“The stripped-down sets for the Americans meant that the only things that were really on the stage were the models and the clothes,” says Givhan. “So, they were really able to capture all the attention.”

The French had performed to classical music such as the violin overture from Sergei Prokofiev’s Cinderella, while Nureyev danced a scene from Sleeping Beauty with Merle Park. By contrast, the Americans’ soundtrack included Al Green’s Love and Happiness, music from Barry White’s Love Unlimited Orchestra, and the theme from the 1969 Luchino Visconti film The Damned. While their counterparts had been restrained, little more than living mannequins, the American models cut loose.

“We came out, it was altogether different music, it was more of a disco vibe, and I mean, we just walked the walk,” says Warsuma. “When we stopped, the audience just got up and threw their hats and whatever else they had in their hands up in the air, and they cheered. It was like we made that show – African American girls – and that’s why we’re in history.”

For Givhan, the models’ contribution was as important as that of the designers; after all, it was them who really sold the clothes. “French fashion was really about the clothing having this personality that the woman slipped into,” says Givhan, “whereas the American clothing was really secondary to the woman who was wearing it. That’s why I think the models were incredibly important.”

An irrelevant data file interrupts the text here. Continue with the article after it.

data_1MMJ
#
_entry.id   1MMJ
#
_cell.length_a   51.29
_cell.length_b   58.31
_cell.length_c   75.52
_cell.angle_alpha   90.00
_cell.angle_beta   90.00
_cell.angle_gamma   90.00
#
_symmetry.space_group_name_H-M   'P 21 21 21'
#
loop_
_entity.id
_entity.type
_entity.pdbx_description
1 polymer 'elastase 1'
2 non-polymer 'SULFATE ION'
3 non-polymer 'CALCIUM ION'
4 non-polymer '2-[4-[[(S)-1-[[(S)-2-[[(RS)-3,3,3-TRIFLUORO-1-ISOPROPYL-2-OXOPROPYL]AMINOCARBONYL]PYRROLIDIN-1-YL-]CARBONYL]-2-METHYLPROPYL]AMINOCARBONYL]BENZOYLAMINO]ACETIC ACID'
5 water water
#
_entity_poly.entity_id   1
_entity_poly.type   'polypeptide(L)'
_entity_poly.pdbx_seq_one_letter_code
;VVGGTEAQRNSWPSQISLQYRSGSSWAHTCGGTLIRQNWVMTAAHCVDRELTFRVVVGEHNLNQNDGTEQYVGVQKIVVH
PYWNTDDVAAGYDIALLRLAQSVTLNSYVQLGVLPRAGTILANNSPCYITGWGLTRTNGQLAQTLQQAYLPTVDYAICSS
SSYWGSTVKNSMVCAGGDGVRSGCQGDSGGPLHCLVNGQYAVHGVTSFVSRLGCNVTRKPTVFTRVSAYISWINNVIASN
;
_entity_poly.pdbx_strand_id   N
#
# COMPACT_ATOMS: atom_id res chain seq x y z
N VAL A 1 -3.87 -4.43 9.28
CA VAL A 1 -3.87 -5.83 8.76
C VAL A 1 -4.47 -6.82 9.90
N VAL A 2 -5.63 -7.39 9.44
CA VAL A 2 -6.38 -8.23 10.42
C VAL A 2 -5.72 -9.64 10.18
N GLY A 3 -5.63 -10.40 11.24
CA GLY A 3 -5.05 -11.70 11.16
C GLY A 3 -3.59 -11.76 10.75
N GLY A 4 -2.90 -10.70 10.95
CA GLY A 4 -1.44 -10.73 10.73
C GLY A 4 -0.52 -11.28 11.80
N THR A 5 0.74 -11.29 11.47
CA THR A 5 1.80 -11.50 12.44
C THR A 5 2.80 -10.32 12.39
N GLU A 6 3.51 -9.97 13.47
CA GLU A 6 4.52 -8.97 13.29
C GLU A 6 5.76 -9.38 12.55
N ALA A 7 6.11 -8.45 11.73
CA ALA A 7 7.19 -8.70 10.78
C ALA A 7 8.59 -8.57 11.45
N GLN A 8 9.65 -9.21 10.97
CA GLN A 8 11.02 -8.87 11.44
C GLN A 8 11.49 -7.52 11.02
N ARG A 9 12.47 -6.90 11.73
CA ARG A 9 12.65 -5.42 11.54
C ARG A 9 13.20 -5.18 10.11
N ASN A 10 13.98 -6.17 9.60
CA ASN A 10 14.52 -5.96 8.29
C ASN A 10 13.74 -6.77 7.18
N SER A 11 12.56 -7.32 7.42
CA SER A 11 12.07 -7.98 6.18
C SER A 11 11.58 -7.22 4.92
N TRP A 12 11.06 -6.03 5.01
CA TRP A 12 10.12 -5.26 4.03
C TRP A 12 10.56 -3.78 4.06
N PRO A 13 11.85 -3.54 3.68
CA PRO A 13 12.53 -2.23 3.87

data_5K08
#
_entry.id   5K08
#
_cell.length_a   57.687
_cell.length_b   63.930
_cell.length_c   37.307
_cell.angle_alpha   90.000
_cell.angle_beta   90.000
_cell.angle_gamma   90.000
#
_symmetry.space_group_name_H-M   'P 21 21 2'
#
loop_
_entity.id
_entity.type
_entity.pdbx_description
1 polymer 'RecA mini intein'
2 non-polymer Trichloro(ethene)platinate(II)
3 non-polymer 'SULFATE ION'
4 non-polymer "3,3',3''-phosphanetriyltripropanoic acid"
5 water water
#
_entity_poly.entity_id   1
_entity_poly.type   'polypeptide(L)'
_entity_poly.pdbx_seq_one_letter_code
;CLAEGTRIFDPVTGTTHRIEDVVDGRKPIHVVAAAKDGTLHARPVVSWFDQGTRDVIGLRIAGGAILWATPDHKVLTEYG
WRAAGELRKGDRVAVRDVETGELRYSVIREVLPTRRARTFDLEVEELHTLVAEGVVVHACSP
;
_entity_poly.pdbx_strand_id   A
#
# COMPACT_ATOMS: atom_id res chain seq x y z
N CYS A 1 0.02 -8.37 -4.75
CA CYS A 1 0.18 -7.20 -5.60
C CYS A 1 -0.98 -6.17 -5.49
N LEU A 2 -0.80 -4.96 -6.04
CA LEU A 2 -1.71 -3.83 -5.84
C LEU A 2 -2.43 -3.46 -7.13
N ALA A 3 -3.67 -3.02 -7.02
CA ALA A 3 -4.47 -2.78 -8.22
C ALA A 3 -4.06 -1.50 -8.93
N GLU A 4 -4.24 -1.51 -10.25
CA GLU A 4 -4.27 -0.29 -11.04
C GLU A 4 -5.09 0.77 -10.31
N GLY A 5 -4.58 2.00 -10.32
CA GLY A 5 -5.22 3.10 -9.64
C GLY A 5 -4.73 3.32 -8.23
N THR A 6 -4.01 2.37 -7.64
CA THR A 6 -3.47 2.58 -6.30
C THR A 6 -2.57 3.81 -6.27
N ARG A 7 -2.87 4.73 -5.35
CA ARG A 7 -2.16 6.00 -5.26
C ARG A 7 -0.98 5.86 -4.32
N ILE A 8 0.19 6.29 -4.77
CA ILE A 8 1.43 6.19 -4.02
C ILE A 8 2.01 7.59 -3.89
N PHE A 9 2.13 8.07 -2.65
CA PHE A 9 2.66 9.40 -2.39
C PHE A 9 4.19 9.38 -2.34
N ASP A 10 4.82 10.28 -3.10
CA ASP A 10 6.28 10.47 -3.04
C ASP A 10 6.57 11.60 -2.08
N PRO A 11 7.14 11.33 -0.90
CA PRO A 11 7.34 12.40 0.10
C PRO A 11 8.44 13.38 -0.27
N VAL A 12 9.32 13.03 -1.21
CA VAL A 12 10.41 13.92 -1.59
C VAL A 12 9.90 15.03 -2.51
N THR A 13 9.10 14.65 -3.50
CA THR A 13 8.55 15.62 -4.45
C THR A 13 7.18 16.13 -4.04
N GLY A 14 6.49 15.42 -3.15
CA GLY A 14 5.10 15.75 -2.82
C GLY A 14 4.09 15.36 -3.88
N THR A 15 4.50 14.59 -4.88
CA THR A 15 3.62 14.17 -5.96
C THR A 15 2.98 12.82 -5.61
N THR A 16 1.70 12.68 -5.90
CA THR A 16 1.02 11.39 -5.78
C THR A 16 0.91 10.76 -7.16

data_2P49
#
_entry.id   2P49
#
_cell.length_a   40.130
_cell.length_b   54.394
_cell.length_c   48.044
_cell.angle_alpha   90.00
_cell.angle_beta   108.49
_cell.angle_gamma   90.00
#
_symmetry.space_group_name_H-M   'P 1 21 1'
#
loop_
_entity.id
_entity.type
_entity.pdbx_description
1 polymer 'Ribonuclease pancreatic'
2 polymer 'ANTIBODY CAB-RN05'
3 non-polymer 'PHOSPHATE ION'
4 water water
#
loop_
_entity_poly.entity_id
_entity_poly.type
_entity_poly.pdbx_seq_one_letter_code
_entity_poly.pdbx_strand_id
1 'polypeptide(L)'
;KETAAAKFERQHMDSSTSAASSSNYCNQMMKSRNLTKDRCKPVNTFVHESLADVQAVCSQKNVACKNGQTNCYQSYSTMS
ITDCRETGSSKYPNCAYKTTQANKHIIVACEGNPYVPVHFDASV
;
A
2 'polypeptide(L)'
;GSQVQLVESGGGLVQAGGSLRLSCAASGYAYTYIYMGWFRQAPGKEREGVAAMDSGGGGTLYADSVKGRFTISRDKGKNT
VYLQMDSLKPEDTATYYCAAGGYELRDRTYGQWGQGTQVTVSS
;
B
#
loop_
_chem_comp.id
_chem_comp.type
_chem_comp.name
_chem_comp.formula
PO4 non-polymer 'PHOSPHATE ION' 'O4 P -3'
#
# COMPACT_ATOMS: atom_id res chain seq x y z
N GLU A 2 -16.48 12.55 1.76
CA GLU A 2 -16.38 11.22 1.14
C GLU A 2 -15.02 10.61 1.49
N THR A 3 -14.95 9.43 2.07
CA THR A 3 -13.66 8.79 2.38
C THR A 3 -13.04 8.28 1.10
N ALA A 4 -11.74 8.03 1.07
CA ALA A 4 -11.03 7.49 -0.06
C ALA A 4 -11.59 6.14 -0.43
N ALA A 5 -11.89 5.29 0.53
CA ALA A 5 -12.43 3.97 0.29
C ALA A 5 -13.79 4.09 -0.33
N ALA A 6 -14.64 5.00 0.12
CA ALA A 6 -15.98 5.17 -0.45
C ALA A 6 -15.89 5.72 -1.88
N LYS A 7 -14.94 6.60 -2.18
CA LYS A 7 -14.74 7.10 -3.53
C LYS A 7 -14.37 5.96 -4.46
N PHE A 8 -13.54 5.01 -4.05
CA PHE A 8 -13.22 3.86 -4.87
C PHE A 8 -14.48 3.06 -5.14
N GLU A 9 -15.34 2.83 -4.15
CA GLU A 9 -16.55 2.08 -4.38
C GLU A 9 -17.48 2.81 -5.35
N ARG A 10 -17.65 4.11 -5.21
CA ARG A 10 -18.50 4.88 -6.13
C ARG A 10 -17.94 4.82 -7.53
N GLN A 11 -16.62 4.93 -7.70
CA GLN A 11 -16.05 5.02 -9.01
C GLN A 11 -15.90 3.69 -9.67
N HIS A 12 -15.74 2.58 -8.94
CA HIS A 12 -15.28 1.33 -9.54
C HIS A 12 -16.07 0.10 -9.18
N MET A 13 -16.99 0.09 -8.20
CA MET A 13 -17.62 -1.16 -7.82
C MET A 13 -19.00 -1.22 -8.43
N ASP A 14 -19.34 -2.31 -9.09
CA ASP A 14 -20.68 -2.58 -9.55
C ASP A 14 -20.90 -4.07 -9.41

Black models had begun to make headway in the industry in the 1960s, but the Battle of Versailles accelerated the process.

“The show cemented something that was slowly happening,” says Marcellas Reynolds, the author of Supreme Models: Iconic Black Women Who Revolutionized Fashion. “Until the Battle of Versailles, Europeans had not substantively seen black models. The doors to Europe and haute couture were closed to black women. The Battle of Versailles changed that.”

The show also had a huge impact on the fashion industry. By introducing Europe’s cognoscenti to the quality and style of the American designers, the Battle of Versailles opened up the European market for the American designers.

“It really made the case for ready-to-wear as viable, creative, interesting, desirable fashion,” says Givhan, who thinks there was also a second, psychological benefit. “The other thing was that the American designers had always looked to the French to see what the next season should look like and then proceeded to copy them. I think it freed them so that they didn’t have to depend on them in that way.”

However, although the Battle of Versailles had a huge impact on the fashion industry, it wasn’t transformative for the individual American designers who took part. Several of the brands – Blass, Klein and Halston – in effect died with their owners, and although Burrows is still alive, his brand is to all intents and purposes defunct.

“Oscar de la Renta is really the outlier,” says Givhan. “After his passing, his brand is in the hands of two younger designers, and it’s still dressing the first lady and has a lot of red-carpet presence.” “It’s not one of those stories that necessarily has one of those big happy splashy endings for the individual participants,” she adds, “but I think that as a group they had a really important impact on the industry. They didn’t necessarily reap the benefits, but the next generation of designers did.”